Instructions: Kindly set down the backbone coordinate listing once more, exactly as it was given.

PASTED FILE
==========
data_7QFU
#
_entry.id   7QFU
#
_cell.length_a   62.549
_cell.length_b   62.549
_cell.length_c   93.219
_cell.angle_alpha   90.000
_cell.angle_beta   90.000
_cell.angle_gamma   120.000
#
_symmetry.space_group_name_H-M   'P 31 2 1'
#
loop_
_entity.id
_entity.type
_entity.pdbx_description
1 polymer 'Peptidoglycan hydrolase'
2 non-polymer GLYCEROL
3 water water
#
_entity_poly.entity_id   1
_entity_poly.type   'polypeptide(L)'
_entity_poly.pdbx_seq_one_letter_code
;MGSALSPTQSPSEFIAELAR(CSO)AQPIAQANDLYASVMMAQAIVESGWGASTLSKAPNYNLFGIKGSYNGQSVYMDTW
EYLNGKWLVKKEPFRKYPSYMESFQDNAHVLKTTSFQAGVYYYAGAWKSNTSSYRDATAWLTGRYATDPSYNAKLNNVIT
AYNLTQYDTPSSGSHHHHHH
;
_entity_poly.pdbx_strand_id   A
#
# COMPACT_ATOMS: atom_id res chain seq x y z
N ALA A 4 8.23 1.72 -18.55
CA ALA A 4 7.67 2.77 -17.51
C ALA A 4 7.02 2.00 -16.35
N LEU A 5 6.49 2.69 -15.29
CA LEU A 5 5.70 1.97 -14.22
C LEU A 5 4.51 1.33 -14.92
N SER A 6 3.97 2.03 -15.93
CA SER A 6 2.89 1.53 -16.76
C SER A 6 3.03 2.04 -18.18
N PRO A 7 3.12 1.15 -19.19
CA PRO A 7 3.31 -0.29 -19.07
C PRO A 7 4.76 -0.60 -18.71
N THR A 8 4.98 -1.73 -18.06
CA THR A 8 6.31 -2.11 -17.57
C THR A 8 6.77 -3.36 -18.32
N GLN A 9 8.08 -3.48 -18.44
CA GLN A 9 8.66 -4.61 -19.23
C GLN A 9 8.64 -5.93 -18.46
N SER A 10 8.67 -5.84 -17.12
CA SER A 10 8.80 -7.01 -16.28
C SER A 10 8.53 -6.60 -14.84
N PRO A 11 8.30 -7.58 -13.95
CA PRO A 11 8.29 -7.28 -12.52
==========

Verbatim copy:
data_7QFU
#
_entry.id   7QFU
#
_cell.length_a   62.549
_cell.length_b   62.549
_cell.length_c   93.219
_cell.angle_alpha   90.000
_cell.angle_beta   90.000
_cell.angle_gamma   120.000
#
_symmetry.space_group_name_H-M   'P 31 2 1'
#
loop_
_entity.id
_entity.type
_entity.pdbx_description
1 polymer 'Peptidoglycan hydrolase'
2 non-polymer GLYCEROL
3 water water
#
_entity_poly.entity_id   1
_entity_poly.type   'polypeptide(L)'
_entity_poly.pdbx_seq_one_letter_code
;MGSALSPTQSPSEFIAELAR(CSO)AQPIAQANDLYASVMMAQAIVESGWGASTLSKAPNYNLFGIKGSYNGQSVYMDTW
EYLNGKWLVKKEPFRKYPSYMESFQDNAHVLKTTSFQAGVYYYAGAWKSNTSSYRDATAWLTGRYATDPSYNAKLNNVIT
AYNLTQYDTPSSGSHHHHHH
;
_entity_poly.pdbx_strand_id   A
#
# COMPACT_ATOMS: atom_id res chain seq x y z
N ALA A 4 8.23 1.72 -18.55
CA ALA A 4 7.67 2.77 -17.51
C ALA A 4 7.02 2.00 -16.35
N LEU A 5 6.49 2.69 -15.29
CA LEU A 5 5.70 1.97 -14.22
C LEU A 5 4.51 1.33 -14.92
N SER A 6 3.97 2.03 -15.93
CA SER A 6 2.89 1.53 -16.76
C SER A 6 3.03 2.04 -18.18
N PRO A 7 3.12 1.15 -19.19
CA PRO A 7 3.31 -0.29 -19.07
C PRO A 7 4.76 -0.60 -18.71
N THR A 8 4.98 -1.73 -18.06
CA THR A 8 6.31 -2.11 -17.57
C THR A 8 6.77 -3.36 -18.32
N GLN A 9 8.08 -3.48 -18.44
CA GLN A 9 8.66 -4.61 -19.23
C GLN A 9 8.64 -5.93 -18.46
N SER A 10 8.67 -5.84 -17.12
CA SER A 10 8.80 -7.01 -16.28
C SER A 10 8.53 -6.60 -14.84
N PRO A 11 8.30 -7.58 -13.95
CA PRO A 11 8.29 -7.28 -12.52